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Keystone Species Concept and General Type of Keystone Species1

By Tedi Setiadi2

The ecological term keystone species has been recognized since four decades ago.
Paine (1969) known as the first author describe the term following his study of the rocky
intertidal zone of Pacific Ocean. This concept triggered debate amongst ecologist especially
concerning the operational definition and the usage of the concept in ecology (Davic 2003).
Recent debate on the definition of keystone species involving several authors (De Leo and
Levin 1997, Khanina 1998, Piraino and Fanelli 1999) appears in Conservation Ecology
journal. In this communication, I describe the definition of keystone species and discuss the
importance of keystone species in maintaining communities and their ecological processes.

Definition of Keystone Species

The keystone species phenomenon was coined for the very first time by Paine (1966)
based on his experimental in intertidal ecosystem. However, by that time he did not use the
term keystone species. The term of keystone species was introduced three years later (Paine
1969). Keystone species is defined as a species of high trophic status whose activities exert a
disproportionate influence on the pattern of species diversity in a community (Paine 1969).
The term was originally applied to keystone predator defined as a species that feeds
preferentially on the dominant competitor among its prey species, such that the keystone
predators feeding prevents the dominant prey from excluding other species, and therefore


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maintains a higher species diversity in the system than in the keystones absence (Paine
1969). Paine (1969) encompassed specific ecosystem process which is top-down regulation
of species diversity, competitive interactions, and community persistence.
The Paines keystone species concepts (1969) become very popular in ecological
literature, the literature was cited more than 92 publications from 1970 to 1989 (Mills et al.
1993). The concept has been studied, modified, even though critiqued. Morover many
publications on keystone species have been neglected the principal idea of Paines work
which is the keystone species concept focused on food-web on the ecosystem (Davic 2003).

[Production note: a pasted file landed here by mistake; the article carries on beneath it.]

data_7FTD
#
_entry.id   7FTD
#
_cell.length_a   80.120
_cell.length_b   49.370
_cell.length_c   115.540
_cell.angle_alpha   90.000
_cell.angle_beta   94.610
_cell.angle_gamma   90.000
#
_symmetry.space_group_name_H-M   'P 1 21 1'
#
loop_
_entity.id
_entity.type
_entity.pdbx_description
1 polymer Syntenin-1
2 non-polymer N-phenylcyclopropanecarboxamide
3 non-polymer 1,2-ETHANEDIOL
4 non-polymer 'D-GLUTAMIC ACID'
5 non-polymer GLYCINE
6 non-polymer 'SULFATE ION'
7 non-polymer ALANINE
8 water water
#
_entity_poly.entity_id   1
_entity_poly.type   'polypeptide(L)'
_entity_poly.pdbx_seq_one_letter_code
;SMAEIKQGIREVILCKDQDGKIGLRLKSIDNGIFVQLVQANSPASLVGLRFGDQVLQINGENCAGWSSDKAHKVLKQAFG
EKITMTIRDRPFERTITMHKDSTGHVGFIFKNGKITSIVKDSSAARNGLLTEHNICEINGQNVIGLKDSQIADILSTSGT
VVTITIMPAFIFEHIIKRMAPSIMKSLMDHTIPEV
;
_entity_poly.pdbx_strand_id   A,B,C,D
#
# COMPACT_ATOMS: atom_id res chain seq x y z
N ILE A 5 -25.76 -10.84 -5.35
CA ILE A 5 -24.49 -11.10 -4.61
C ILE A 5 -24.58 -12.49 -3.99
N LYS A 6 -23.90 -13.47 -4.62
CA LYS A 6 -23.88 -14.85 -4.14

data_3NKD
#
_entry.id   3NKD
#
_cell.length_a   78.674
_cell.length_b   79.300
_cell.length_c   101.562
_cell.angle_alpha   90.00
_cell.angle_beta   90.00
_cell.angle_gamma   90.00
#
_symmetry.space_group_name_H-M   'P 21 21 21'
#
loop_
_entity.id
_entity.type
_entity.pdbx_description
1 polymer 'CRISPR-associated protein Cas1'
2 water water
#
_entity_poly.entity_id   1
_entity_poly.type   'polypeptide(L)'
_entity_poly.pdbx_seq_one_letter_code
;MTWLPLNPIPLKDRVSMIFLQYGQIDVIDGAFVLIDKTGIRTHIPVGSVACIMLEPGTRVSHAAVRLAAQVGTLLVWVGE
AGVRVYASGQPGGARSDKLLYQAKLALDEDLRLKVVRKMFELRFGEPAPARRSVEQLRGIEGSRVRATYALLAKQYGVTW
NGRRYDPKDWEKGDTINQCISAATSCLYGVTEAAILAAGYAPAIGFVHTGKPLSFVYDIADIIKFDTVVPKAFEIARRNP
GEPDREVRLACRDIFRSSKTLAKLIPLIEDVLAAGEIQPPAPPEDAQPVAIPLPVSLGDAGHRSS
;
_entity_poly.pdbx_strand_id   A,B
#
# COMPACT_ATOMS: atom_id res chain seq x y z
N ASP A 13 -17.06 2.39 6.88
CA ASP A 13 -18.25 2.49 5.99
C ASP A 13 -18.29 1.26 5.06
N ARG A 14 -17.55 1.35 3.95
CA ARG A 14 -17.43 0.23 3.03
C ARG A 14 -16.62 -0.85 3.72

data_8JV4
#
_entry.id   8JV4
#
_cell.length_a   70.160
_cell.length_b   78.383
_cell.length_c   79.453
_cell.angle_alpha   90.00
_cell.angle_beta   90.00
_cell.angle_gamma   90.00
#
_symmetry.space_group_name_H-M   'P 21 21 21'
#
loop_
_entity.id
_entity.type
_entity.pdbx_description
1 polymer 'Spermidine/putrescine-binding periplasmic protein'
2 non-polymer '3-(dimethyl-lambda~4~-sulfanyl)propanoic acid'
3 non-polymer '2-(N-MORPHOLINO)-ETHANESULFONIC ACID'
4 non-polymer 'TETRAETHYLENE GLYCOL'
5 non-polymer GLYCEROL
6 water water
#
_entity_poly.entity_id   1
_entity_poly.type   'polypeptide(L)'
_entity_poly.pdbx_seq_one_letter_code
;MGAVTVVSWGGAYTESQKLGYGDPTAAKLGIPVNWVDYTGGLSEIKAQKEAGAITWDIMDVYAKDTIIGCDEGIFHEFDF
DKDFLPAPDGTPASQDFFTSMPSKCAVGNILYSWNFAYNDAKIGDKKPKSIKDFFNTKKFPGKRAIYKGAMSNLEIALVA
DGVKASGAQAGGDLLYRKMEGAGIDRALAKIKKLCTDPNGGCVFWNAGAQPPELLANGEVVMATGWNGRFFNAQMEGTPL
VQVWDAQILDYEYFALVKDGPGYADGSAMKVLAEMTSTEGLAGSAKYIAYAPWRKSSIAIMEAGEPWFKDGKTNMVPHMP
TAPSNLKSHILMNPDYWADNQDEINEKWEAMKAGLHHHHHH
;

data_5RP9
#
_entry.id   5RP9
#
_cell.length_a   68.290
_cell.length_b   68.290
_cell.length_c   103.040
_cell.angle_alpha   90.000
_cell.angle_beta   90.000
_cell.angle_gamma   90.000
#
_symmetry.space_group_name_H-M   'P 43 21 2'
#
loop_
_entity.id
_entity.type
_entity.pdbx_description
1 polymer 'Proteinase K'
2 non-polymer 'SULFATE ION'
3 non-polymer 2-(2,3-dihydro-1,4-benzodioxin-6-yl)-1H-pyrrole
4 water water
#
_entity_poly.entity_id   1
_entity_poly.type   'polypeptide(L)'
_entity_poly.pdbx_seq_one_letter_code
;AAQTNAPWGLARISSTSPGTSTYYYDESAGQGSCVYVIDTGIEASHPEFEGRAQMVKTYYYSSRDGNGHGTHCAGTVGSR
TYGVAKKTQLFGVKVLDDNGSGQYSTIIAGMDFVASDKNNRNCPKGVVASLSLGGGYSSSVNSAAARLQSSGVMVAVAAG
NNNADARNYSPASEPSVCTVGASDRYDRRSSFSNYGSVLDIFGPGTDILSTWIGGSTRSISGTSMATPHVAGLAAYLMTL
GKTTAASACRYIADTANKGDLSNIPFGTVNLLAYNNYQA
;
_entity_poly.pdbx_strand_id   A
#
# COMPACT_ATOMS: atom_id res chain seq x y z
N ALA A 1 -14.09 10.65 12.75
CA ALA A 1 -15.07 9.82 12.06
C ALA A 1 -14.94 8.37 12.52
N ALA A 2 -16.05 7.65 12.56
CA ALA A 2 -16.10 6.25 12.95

Thus, many species have been afforded Keystone Species status because they are so-called
keystone prey, competitors, mutualist, dispersers, pollinators, earth-movers, habitat
modifiers, engineers, hosts, processors, plant resources, dominant trees, etc. (Davic 2003).
Based on the application of the concept, there are two hallmarks of keystone: first, their
presence is crucial in maintaining the organization and diversity of their ecological
communities; and second, it is implicit that these species are exceptional, relative to the rest
of the community, in their importance (Mills et al. 1993).
Power et al (1996) summarized three important point on the keystone species concept,
which are: keystone species have been demonstrated occur in major ecosystem throughout
the world; keystone species are not always as top trophic level; keystone species can exert
effect toward several mechanisms i.e. consumption, mutualism, competition, dispersal,
pollination, disease, and by modifying habitat and its abiotic factors.
One of major debate to the keystone concept appeared in 1993, when Mills et al.
argue the ambiguous nature of its definition. Mills et al. (1993) argue that the term is broadly
applied, poorly defined and nonspecific meaning. This made it hard to identify exactly which
species should designated as having a keystone role in a community (Mills et al. 1993).

In order to response the critique to the keystone concept, new operational definition
was proposed by a group of ecologist known as Keystone Cops (Paine 1995) for the very
first time. The operational definition is based on the proportional biomass of species in
ecosystems in relation to their community importance, specifically the definition of keystone
species is a species whose effect on ecosystems in disproportionately large relative to its low
biomass in the community as a whole (Power et al. 1996). This definition distinguishes
keystone species from dominant species-whose effect to the ecosystem is large because the
species is very abundant. However, this operational definition has limited operational value
for conservation ecology because several thing, such as the difficulties to distinguishes
keystone species with dominant species, the difficulties to measure the biomass (Kotliar
2000, Davic 2003).
Davic (2003) developed another operational definition of keystone species which
considered the interaction between species and its effect on species diversity and competition
is large relative to its biomass dominance within a functional group.

This operational

definition links the community importance of keystone species to a specific ecosystem

process, e.g., the regulation of species diversity, within functional group at lower trophic
levels that are structured by competition for limited resource.

Type of Keystone Species and Its Role in Ecosystem

Mills et al. (1993) summarized several case studies related to keystone concept based
on utilisation of the concept into five types of keystone, which are: Keystone Predator;
Keystone Prey; Keystone Mutualist; Keystone Hosts; and Keystone Modifier. The
categorization is presented in Table 1.

Keystone Predator
The best example of this type of keystone species would the work of Paine (1969) on
the phenomenon of keystone species in the rocky intertidal system. The publication of his
work was the origin of keystone species concept. Paine (1969) found out the significant